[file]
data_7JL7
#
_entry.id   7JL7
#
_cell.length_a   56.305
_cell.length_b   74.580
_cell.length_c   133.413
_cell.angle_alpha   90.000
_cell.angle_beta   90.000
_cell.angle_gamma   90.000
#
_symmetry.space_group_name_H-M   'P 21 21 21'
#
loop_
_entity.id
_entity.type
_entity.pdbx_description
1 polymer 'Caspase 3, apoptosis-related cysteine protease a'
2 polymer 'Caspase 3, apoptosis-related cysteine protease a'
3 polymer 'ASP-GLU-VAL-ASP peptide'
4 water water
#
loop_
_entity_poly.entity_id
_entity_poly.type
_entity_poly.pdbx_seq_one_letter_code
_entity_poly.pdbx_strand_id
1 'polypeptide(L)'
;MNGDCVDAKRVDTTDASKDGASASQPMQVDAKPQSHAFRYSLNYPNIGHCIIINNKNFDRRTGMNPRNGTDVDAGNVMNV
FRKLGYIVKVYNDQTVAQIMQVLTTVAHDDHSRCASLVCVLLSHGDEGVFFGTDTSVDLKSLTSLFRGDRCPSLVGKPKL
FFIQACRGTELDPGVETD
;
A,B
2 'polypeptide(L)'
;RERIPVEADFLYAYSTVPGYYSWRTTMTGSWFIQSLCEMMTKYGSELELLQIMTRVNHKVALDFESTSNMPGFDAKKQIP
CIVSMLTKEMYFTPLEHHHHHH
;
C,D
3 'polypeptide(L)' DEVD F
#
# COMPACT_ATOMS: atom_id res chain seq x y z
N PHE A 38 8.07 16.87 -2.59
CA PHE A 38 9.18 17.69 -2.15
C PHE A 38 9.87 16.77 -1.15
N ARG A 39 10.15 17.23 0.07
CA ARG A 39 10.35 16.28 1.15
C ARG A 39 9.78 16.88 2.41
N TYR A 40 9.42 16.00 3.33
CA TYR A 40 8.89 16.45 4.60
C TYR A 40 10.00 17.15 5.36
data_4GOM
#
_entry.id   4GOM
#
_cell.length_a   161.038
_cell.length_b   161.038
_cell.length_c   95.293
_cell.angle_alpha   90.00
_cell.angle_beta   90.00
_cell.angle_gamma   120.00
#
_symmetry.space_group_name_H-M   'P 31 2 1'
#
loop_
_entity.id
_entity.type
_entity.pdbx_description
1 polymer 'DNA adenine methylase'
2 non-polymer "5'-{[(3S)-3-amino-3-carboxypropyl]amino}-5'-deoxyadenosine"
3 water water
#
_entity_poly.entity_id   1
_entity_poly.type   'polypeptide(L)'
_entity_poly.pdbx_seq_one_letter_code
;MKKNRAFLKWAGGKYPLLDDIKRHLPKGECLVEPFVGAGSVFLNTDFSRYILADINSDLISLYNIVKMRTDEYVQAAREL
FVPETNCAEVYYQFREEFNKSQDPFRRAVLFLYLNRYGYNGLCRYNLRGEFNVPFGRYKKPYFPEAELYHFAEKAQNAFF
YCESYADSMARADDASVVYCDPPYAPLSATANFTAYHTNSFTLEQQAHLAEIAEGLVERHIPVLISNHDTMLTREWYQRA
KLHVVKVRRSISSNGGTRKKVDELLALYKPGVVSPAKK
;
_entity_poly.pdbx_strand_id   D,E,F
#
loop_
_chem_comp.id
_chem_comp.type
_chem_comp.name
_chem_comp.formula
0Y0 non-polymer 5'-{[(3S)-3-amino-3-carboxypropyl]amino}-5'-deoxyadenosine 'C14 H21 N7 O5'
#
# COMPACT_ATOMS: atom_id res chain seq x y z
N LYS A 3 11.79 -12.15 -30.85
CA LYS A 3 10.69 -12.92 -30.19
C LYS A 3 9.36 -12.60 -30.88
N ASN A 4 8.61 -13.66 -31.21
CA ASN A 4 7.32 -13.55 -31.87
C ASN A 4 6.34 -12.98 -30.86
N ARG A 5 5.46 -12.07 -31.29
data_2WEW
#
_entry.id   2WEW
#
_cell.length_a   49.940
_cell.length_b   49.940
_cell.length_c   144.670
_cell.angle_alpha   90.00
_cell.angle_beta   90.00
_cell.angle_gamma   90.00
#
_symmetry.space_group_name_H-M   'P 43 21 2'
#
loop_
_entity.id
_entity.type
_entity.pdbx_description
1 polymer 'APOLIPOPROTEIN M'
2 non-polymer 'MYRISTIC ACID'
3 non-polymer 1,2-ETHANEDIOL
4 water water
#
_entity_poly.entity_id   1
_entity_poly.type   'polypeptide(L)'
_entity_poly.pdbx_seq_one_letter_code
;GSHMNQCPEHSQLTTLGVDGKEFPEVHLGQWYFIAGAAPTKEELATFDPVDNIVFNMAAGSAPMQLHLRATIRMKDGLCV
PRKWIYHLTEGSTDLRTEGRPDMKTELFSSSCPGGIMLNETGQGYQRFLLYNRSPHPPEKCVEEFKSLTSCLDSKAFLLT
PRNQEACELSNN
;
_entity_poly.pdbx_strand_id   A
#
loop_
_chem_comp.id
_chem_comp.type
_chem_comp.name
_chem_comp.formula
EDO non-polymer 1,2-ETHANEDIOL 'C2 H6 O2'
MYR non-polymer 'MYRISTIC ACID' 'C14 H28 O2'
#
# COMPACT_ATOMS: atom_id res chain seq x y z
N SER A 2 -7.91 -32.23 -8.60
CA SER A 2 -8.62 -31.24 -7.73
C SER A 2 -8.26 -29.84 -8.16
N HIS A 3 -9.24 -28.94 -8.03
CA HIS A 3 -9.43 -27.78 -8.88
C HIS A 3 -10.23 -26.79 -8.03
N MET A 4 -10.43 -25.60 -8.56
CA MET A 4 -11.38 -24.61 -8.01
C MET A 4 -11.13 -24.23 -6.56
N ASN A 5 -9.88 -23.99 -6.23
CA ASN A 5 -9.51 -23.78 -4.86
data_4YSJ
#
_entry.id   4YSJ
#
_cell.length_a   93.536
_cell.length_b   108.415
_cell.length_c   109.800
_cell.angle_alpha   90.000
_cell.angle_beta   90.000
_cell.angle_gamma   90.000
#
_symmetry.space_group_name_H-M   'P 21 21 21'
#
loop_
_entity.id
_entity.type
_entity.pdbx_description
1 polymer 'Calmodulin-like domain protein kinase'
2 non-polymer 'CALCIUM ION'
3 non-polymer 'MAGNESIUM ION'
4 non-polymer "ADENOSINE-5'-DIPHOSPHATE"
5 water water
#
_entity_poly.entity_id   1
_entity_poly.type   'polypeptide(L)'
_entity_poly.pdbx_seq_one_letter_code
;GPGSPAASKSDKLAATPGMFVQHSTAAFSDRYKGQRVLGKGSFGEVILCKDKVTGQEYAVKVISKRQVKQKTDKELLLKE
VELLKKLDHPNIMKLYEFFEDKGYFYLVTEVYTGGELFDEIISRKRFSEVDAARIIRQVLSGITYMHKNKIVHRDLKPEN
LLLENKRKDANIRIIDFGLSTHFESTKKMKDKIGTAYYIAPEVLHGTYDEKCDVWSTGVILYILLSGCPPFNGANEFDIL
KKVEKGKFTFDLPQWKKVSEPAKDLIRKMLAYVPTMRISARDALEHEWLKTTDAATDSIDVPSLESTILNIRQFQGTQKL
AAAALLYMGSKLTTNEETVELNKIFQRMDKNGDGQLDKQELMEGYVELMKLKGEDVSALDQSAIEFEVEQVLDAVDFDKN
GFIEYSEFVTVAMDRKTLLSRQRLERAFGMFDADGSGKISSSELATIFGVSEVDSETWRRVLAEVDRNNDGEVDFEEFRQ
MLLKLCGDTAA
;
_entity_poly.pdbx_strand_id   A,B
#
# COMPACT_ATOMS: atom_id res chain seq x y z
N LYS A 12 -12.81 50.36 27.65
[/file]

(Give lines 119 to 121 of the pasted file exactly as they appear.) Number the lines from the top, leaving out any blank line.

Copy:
_entity_poly.entity_id   1
_entity_poly.type   'polypeptide(L)'
_entity_poly.pdbx_seq_one_letter_code